This week was the homestretch for Obamacare enrollment, with the deadline to sign up without penalty arriving tomorrow. On Thursday, the White House announced that enrollments had exceeded the CBO's estimate of 6 million. No doubt, furious debate over the program will continue into the midterm election, even as one poll finds 53 percent of Americans are tired of the endless back and forth. But now that this phase is done, how about instead of debating health insurance we focus on actual health care? Let's start with the fact that 75 percent of health care spending, and two-thirds of doctor visits, are for preventable chronic stress-related conditions such as heart disease and diabetes. As important as it is, extending access to a flawed notion of health care isn't enough. Sick care is a lot more expensive than true health care. So what if we now redirect all this energy into finding ways to prevent as many people as possible from needing treatment, whether they have insurance or not?
The ancient Greeks liked to say that character is fate.The colossal mess that Obamacare has become reflects both the character of the legislation and that of the president who sponsored it. The Affordable Care Act, as a government mandate for people to purchase private insurance with an array of possible subsidies, had too many moving parts. It was an accident waiting to happen. As many of us wrote at the time, Medicare for All would be simpler to execute, easier to understand, and harder for Republicans to oppose. But this was not to be. Instead we got a program that was poorly understood by the public because it was almost impossible to explain and even harder to execute.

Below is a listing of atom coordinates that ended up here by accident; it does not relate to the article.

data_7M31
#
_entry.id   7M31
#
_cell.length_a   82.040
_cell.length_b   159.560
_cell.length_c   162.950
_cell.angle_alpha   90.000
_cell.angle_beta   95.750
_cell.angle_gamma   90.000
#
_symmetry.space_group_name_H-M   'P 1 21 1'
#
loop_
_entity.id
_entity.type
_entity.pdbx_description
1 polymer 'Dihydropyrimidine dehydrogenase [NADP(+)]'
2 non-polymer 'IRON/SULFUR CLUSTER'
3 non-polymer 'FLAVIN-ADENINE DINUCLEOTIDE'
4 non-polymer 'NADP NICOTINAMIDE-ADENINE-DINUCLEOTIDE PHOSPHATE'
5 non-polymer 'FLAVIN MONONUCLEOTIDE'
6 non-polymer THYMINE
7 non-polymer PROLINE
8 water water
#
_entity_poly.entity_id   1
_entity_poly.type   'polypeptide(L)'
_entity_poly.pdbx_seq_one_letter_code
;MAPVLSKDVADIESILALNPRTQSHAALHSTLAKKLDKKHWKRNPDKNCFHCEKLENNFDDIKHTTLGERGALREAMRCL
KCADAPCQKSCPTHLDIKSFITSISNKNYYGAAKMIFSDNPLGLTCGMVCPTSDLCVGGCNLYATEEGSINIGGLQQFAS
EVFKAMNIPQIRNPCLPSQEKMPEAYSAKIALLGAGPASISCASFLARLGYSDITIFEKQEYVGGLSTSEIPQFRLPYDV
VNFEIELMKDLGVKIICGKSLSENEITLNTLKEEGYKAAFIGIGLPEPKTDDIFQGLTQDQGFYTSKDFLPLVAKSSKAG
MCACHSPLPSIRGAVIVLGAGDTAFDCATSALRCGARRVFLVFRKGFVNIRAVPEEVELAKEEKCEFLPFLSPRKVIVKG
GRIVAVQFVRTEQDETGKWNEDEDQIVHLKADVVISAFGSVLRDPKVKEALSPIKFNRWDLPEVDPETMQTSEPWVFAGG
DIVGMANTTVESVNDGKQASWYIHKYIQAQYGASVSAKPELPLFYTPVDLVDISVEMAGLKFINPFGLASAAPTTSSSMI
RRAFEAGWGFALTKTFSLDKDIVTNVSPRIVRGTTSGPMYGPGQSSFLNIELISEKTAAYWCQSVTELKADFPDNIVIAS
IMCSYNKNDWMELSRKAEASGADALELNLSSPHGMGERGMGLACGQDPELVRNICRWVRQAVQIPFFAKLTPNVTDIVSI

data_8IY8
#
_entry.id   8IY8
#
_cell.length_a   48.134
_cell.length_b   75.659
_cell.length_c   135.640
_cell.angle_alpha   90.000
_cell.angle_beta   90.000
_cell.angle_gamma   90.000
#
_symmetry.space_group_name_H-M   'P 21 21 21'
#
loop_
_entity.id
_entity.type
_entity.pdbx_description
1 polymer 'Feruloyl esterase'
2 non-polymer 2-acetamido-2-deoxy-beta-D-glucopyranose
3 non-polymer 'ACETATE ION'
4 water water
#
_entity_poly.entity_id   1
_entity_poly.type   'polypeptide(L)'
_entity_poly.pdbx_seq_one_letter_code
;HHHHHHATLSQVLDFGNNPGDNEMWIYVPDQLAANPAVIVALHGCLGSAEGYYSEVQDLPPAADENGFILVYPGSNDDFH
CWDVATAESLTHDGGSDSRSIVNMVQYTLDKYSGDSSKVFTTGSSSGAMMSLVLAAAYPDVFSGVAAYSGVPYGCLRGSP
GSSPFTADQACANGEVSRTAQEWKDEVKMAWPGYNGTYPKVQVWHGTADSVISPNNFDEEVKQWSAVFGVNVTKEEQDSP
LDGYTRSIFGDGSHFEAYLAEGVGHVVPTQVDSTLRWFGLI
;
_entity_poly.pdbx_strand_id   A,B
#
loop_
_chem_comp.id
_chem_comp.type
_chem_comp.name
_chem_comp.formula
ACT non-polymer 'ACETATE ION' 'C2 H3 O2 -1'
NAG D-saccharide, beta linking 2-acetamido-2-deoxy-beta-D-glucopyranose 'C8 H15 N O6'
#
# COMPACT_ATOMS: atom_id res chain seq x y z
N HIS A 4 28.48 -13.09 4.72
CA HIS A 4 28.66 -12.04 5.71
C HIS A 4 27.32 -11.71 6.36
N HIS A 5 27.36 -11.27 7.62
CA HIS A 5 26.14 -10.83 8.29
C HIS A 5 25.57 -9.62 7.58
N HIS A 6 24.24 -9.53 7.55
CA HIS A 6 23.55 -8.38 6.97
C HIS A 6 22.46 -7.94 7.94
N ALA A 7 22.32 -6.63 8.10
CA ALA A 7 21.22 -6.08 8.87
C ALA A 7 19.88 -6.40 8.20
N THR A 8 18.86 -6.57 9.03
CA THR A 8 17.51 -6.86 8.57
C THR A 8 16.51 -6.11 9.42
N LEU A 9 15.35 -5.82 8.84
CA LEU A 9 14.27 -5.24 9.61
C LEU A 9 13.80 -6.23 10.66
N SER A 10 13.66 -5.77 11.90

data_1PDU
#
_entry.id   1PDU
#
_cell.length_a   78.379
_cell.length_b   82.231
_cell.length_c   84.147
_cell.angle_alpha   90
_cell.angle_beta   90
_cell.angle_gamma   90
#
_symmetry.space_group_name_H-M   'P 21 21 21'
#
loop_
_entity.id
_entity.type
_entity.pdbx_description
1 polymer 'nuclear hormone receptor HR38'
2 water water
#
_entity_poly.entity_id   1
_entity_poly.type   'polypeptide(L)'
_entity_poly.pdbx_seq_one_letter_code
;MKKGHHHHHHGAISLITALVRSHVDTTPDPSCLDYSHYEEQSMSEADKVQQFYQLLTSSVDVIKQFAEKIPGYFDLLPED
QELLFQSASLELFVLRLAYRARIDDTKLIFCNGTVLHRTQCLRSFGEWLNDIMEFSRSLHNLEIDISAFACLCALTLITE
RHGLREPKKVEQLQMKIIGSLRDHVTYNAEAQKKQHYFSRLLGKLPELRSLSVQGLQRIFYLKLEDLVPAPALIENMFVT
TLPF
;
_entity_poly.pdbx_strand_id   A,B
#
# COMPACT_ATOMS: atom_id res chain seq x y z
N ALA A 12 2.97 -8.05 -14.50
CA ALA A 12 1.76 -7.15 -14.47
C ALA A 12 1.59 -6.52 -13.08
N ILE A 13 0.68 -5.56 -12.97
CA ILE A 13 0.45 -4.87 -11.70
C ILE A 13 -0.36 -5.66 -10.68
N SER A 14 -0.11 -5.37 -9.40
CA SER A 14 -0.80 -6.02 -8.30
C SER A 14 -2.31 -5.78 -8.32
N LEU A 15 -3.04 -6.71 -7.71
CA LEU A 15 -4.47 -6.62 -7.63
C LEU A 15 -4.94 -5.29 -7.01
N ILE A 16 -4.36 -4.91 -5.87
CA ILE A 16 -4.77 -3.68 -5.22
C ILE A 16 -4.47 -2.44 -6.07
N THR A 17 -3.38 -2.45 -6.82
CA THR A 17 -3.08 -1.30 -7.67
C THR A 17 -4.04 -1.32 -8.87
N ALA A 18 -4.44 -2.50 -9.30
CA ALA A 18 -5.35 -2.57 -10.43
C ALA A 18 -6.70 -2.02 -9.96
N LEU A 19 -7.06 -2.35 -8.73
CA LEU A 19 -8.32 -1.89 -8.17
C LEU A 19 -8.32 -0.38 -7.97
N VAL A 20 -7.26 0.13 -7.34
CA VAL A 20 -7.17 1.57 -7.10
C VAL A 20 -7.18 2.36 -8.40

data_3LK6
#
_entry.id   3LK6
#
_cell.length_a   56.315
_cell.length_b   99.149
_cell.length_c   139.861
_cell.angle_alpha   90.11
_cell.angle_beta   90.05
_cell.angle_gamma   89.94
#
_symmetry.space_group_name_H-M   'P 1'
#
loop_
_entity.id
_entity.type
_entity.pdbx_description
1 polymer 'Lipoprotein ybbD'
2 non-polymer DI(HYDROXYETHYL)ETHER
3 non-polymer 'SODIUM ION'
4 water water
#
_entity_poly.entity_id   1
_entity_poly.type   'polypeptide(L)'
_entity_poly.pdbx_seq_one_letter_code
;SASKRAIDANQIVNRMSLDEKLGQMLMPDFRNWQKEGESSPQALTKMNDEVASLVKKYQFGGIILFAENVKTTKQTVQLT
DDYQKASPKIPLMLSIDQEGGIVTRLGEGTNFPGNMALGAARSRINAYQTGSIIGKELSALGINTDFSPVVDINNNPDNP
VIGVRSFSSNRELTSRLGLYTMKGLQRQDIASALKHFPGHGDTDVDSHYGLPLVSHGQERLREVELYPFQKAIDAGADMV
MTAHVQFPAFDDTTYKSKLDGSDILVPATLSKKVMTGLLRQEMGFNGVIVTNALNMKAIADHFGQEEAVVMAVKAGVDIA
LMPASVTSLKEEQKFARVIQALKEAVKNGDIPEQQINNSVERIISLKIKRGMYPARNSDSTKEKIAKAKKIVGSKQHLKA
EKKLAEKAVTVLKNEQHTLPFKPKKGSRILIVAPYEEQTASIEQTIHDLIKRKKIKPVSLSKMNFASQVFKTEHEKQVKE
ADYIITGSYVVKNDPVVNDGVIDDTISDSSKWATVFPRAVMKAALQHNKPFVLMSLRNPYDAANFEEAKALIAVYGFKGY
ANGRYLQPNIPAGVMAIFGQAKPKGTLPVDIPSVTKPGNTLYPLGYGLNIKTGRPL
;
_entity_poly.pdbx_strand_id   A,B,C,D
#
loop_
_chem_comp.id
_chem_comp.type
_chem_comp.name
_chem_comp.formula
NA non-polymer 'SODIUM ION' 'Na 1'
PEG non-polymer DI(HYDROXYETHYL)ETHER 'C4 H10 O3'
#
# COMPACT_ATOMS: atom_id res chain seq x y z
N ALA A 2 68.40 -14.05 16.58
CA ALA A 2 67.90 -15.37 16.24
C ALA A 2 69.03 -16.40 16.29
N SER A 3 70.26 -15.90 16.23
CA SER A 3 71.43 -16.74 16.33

This week, people continued to ask: is this the health insurance change we've been waiting for? Having had nearly four years to prepare, the Obama administration continued to deal with the embarrassing, high-glitch, low-enrollment rollout of Obamacare. On Thursday, the president announced a feeble fix, allowing people to keep existing plans for a year, and admitted, about his "you can keep it" promise: "that's on me... we fumbled the rollout." Trying to pounce on the fumble was the GOP-led House, which on Friday passed its own "fix" -- one that would essentially kneecap the law. Of course, it is the shockingly inept rollout that makes the Affordable Care Act vulnerable to such bogus "reforms." The mystery is why Obamacare wasn't entrusted to the same tech wizards responsible for the state-of-the-art Obamacampaign. Odds are you won't hear the president rallying the nation around "the fierce urgency of a fully functioning website by the end of the month," but that's the make-or-break moment the White House is now facing. Hope, indeed.